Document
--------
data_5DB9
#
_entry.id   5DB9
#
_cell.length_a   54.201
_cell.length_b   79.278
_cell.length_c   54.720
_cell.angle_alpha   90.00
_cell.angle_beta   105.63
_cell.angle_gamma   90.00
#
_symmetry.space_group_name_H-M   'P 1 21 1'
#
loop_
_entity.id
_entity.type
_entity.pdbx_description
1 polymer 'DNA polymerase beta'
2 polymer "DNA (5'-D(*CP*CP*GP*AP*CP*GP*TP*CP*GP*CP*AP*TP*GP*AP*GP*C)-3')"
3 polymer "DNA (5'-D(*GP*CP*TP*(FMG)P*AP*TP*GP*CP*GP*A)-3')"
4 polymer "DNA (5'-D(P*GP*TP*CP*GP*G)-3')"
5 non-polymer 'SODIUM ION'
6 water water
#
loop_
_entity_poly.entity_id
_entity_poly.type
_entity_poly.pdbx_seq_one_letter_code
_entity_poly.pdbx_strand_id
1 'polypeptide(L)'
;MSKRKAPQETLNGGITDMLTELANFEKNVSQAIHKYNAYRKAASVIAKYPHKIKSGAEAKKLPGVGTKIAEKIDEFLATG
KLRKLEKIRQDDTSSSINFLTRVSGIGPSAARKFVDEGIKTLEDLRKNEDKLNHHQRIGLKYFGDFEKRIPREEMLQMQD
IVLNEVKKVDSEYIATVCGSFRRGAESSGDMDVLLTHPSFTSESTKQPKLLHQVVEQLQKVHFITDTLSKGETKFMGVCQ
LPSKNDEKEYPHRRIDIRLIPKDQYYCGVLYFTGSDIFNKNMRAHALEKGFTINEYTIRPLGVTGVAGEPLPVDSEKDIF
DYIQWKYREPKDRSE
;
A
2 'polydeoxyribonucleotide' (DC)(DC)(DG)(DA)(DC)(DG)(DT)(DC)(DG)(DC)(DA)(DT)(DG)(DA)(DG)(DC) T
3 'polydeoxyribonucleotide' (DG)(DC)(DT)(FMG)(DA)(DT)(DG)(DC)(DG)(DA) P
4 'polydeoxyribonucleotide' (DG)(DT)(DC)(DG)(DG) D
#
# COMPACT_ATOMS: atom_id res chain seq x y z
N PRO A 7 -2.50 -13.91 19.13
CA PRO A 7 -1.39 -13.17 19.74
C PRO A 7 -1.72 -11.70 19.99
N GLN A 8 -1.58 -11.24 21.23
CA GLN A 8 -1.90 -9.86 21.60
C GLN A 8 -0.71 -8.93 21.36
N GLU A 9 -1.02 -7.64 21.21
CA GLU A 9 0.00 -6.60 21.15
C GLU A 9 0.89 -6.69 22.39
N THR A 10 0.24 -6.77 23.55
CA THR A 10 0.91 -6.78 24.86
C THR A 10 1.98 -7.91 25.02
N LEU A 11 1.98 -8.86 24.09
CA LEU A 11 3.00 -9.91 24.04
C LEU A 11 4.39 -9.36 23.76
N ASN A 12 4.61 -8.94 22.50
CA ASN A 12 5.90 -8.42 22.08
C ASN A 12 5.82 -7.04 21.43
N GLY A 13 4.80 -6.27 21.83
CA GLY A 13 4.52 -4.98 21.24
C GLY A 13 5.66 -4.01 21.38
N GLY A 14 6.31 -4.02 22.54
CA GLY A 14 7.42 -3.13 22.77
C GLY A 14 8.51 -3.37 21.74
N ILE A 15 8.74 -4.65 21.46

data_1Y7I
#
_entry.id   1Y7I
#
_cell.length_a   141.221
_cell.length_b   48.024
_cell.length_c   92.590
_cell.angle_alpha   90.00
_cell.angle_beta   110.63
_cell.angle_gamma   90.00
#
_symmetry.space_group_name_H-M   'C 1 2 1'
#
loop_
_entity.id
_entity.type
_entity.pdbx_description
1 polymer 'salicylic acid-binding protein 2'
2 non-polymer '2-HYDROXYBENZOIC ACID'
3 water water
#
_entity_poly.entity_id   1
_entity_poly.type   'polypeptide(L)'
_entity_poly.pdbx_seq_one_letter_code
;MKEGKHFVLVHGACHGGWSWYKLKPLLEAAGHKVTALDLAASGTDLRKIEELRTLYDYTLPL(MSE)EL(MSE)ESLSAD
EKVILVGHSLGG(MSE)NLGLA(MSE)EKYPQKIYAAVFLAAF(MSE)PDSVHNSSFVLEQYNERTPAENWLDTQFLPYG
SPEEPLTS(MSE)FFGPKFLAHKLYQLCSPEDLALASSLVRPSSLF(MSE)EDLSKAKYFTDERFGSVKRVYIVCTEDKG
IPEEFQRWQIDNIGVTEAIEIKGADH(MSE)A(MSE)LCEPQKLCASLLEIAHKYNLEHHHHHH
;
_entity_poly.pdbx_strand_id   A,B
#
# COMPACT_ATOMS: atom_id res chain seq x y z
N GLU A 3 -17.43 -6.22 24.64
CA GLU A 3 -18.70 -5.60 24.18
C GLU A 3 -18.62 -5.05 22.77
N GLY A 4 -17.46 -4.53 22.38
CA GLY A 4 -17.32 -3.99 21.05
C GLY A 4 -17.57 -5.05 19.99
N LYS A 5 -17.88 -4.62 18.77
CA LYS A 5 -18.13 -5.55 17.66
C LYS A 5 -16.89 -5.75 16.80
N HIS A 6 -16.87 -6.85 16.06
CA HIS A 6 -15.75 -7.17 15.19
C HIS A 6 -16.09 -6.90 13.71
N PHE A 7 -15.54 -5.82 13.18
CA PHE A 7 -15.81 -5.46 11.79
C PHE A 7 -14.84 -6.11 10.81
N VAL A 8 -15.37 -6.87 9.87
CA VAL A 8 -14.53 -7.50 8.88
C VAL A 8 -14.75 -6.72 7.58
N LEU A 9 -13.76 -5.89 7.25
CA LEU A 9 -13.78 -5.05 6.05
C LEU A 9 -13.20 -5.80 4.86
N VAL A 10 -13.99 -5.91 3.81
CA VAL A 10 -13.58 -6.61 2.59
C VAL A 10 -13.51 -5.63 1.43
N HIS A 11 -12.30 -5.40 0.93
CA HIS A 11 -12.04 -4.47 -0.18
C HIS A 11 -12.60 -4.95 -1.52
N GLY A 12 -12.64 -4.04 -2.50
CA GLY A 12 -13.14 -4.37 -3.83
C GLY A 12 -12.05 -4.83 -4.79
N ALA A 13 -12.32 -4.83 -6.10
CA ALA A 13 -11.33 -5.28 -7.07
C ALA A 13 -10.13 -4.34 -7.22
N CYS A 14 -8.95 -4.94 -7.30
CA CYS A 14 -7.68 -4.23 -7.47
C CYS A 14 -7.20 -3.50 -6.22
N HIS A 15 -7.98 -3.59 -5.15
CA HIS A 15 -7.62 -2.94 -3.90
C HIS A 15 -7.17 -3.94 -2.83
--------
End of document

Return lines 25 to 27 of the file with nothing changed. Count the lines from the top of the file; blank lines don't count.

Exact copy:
loop_
_entity_poly.entity_id
_entity_poly.type